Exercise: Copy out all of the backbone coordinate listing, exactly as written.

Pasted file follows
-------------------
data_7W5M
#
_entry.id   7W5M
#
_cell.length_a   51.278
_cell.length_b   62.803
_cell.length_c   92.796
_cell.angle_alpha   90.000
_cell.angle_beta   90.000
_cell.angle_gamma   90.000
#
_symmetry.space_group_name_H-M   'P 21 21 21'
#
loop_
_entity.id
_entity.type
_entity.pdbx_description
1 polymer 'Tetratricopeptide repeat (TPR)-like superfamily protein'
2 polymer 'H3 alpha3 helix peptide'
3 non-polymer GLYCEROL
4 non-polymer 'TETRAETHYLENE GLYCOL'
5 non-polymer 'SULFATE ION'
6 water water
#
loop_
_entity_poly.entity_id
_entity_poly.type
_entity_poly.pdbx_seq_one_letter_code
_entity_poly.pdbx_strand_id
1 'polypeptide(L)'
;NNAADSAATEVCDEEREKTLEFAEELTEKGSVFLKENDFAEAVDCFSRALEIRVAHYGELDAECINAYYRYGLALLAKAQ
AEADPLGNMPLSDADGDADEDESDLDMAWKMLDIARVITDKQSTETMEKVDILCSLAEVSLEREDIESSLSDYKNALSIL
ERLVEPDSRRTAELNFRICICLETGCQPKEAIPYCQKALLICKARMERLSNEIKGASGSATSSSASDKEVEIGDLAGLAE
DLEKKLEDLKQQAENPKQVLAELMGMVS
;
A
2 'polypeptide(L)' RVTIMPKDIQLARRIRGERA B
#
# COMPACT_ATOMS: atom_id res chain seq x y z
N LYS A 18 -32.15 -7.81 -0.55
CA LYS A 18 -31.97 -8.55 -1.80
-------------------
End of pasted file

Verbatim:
data_7W5M
#
_entry.id   7W5M
#
_cell.length_a   51.278
_cell.length_b   62.803
_cell.length_c   92.796
_cell.angle_alpha   90.000
_cell.angle_beta   90.000
_cell.angle_gamma   90.000
#
_symmetry.space_group_name_H-M   'P 21 21 21'
#
loop_
_entity.id
_entity.type
_entity.pdbx_description
1 polymer 'Tetratricopeptide repeat (TPR)-like superfamily protein'
2 polymer 'H3 alpha3 helix peptide'
3 non-polymer GLYCEROL
4 non-polymer 'TETRAETHYLENE GLYCOL'
5 non-polymer 'SULFATE ION'
6 water water
#
loop_
_entity_poly.entity_id
_entity_poly.type
_entity_poly.pdbx_seq_one_letter_code
_entity_poly.pdbx_strand_id
1 'polypeptide(L)'
;NNAADSAATEVCDEEREKTLEFAEELTEKGSVFLKENDFAEAVDCFSRALEIRVAHYGELDAECINAYYRYGLALLAKAQ
AEADPLGNMPLSDADGDADEDESDLDMAWKMLDIARVITDKQSTETMEKVDILCSLAEVSLEREDIESSLSDYKNALSIL
ERLVEPDSRRTAELNFRICICLETGCQPKEAIPYCQKALLICKARMERLSNEIKGASGSATSSSASDKEVEIGDLAGLAE
DLEKKLEDLKQQAENPKQVLAELMGMVS
;
A
2 'polypeptide(L)' RVTIMPKDIQLARRIRGERA B
#
# COMPACT_ATOMS: atom_id res chain seq x y z
N LYS A 18 -32.15 -7.81 -0.55
CA LYS A 18 -31.97 -8.55 -1.80